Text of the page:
Harvest 2020: Yields hold up as combines almost grind to halt

Graham Furey put the combine to bed at Castleview in Killyleagh, County Down, in the week ending 20 September after finishing his 100ha of combinable crops.

“Spring wheat was a first for us this year,” he says. The 20ha of Mulika and Chilham spring feed wheat averaged 5t/ha after drying. Despite a little more discolouration than usual, quality was reasonable, with a specific weight of 76kg/hl.

“We would usually drill 40ha of winter wheat, but ground conditions became impossible so we only managed half the hectarage,” he adds.

His 20ha of early-drilled Graham and later-drilled Zyatt winter wheat averaged 7.4t/ha, with specific weights of 78kg/hl. “It was a welcome relief,” says Mr Furey.

The 30ha of Bazooka and Orwell winter barley averaged 6.2t/ha and ranged from 65 to 70kg/hl, while 15ha of Exsteel oilseed rape yielded a pleasing 4.5t/ha, having escaped the challenges of cabbage stem flea beetle.

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Across the water in northern Scotland, Donald Ross has also finished harvest at Rhynie Farm, with some pleasing results.

“Conditions were much better here than in other areas – we’ve heard of problems with skinning and pre-germination further south, but we’ve had good quality overall,” he says.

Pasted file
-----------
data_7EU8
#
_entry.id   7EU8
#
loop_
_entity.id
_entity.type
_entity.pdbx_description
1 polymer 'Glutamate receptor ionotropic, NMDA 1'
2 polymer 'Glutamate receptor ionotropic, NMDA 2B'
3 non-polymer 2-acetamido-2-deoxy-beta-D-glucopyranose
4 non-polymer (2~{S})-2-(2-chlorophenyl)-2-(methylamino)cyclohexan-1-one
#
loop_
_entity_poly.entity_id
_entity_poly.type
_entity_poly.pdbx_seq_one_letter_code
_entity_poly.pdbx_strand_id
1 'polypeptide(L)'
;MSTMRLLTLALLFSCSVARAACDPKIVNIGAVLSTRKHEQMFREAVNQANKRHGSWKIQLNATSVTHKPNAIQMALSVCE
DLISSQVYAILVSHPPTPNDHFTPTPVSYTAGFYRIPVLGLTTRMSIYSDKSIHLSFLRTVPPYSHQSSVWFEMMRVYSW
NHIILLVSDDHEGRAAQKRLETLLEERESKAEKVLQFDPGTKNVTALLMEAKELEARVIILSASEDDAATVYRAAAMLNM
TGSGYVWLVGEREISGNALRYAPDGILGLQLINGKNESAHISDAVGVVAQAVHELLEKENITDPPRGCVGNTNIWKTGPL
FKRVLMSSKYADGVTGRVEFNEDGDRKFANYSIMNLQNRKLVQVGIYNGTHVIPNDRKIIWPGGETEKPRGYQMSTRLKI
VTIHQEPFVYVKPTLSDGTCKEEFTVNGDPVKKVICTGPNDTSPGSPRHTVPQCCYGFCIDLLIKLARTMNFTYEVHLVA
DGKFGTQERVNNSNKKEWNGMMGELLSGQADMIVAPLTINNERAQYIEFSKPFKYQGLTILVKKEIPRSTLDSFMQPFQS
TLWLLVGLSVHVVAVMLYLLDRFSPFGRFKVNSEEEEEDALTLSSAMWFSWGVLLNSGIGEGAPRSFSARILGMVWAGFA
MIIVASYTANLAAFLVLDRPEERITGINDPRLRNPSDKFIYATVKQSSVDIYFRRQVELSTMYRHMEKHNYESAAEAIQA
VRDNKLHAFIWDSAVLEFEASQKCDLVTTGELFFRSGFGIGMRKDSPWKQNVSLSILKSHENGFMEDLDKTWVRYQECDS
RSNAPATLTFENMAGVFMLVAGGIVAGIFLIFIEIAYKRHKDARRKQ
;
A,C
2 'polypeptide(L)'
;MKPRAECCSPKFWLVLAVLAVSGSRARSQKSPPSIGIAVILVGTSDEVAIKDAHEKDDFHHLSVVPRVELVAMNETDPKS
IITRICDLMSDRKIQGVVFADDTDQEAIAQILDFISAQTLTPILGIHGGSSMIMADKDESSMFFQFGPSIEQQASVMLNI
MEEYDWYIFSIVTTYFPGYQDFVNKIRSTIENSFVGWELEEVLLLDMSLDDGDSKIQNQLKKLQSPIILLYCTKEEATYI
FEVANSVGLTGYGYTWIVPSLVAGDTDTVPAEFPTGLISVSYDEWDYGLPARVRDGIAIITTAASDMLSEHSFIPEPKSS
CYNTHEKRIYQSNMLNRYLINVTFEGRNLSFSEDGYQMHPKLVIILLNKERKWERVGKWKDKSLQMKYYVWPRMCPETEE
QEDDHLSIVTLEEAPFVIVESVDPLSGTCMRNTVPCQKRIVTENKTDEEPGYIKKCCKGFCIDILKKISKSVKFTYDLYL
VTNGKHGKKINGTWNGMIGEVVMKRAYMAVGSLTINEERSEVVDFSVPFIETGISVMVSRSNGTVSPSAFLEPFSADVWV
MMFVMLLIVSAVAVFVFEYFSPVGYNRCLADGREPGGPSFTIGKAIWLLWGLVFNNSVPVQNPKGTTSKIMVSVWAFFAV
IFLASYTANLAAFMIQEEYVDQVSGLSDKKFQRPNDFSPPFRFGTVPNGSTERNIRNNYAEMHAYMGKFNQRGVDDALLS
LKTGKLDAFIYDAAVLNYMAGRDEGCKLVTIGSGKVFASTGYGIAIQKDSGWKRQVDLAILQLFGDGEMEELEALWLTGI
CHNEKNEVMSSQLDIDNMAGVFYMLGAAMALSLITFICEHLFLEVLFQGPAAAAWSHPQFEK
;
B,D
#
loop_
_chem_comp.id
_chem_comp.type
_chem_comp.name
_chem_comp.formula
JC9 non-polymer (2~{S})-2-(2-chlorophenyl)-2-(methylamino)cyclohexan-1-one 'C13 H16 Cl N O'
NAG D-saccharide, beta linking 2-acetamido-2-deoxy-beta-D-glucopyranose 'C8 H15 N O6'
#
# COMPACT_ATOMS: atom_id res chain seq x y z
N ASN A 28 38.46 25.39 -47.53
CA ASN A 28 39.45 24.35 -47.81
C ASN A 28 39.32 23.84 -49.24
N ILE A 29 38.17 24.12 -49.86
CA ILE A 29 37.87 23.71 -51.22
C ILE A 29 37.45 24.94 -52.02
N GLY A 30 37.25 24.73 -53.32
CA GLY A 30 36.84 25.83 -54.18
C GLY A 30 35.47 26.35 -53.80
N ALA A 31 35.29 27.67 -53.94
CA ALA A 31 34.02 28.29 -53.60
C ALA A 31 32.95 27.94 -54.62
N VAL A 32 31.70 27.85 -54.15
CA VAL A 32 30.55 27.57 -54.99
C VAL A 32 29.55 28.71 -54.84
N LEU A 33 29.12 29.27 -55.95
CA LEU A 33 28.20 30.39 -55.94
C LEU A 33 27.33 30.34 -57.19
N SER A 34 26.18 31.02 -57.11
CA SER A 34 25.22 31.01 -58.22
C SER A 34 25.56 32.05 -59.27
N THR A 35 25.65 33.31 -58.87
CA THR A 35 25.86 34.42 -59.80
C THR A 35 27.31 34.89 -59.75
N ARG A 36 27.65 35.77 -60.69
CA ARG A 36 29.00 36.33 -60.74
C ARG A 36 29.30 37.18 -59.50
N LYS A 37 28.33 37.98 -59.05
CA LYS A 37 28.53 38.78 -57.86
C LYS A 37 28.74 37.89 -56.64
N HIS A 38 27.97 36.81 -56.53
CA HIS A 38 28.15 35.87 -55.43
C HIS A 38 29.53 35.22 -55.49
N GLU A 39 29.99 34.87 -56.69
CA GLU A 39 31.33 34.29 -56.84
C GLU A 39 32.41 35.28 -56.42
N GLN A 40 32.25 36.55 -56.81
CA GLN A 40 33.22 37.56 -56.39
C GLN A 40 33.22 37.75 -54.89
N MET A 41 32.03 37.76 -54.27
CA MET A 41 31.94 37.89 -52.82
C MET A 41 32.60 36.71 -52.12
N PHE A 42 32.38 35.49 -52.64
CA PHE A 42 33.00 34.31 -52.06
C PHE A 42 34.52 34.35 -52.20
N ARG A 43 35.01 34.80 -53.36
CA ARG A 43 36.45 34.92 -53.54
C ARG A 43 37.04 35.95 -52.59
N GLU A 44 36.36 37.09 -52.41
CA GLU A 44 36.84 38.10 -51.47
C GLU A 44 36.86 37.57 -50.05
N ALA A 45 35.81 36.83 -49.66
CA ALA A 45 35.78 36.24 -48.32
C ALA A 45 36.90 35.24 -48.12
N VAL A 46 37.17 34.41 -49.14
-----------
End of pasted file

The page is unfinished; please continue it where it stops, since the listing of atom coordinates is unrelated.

Mr Ross’s 52ha of spring malting barley Laureate fared well, with specific weights of 64-65kg/hl and a nitrogen content of 1.35% – meeting maltsters’ specifications. “It exceeded our anticipated yield by 0.5t/ha, averaging 8.9t/ha,” he adds.

Skyscraper, Spotlight and Grafton winter wheat averaged 12.4t/ha across 61ha, with specific weights from 77-82kg/hl.

His Canyon winter oats were successful too, yielding 8.7t/ha, while Aspire oilseed rape came off at 3.7t/ha.


Moving south, Michael Manners finished harvest on 21 September at Coniscliffe Grange, near Darlington, with spring beans exceeding expectations.

“Considering the year, our 101ha of Vertigo did very well – yielding 4.9t/ha with good quality,” he says.

His most surprising crop was spring barley. “It suffered with the drought and high winds; we also had secondary tillering after the June rains, which affected about 50% of the 134ha of Diablo. We anticipated no more than 5t/ha, but it yielded 7.4t/ha which was remarkable,” he adds.

Gleam winter wheat – of which 101ha was drilled early and 16ha in February – averaged 11t/ha, with specific weights at 82kg/hl.

Mr Manners also trialled 8ha of Parkin, which matched the yield and quality of the Gleam.


Even further south, James Woodroff had a mixed harvest at N Woodroff & Sons, Crowland, with 70ha of Flamingo oilseed rape yielding 2.5-3.7t/ha. “We saw our poorest yields coming from fields flooded out in the autumn,” he says.

Extase winter wheat did very well at 9.9t/ha, while Belepi ranged from 7.4-9.2t/ha. “Moisture was at 15-16%, so we had to dry a little,” he says.

Belepi, drilled in the spring, managed a reasonable 5-6.8t/ha, with specific weights at 76-78kg/hl.

Unfortunately, the 202ha of Planet spring barley had heads blown off in the wind, but it still yielded reasonably well at 6.8-7.4t/ha.

Last to cut was 100ha of Fuego spring beans, which ranged from 1.85 to 6.8t/ha and averaged 4.95t/ha.

“Our poorest yields came from beans affected by root-rot. They looked OK, so we’re hopeful they’ll meet specifications,” says Mr Woodroff.

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